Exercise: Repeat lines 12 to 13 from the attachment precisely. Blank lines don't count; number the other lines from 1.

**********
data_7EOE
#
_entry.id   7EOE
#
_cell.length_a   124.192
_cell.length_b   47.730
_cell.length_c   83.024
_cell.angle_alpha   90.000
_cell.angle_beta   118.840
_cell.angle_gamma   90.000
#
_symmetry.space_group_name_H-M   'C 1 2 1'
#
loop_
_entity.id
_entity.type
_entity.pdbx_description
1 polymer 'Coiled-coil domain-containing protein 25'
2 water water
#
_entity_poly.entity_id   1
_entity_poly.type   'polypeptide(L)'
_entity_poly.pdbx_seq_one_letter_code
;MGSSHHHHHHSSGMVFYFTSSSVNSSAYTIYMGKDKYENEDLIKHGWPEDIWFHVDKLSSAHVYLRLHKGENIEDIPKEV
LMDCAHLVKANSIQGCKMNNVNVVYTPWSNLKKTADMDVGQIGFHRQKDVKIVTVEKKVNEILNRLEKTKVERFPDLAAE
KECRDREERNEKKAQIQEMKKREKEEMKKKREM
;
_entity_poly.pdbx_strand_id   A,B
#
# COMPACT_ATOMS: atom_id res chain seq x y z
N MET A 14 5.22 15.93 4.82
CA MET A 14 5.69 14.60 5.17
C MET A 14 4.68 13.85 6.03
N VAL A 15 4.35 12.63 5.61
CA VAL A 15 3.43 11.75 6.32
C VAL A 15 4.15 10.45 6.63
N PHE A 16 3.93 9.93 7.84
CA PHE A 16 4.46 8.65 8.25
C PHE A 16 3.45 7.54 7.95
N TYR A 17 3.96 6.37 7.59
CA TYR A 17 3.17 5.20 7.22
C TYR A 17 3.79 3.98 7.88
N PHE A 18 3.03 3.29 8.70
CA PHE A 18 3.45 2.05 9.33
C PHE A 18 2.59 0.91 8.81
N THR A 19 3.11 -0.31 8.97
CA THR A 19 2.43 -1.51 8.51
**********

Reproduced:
_symmetry.space_group_name_H-M   'C 1 2 1'
#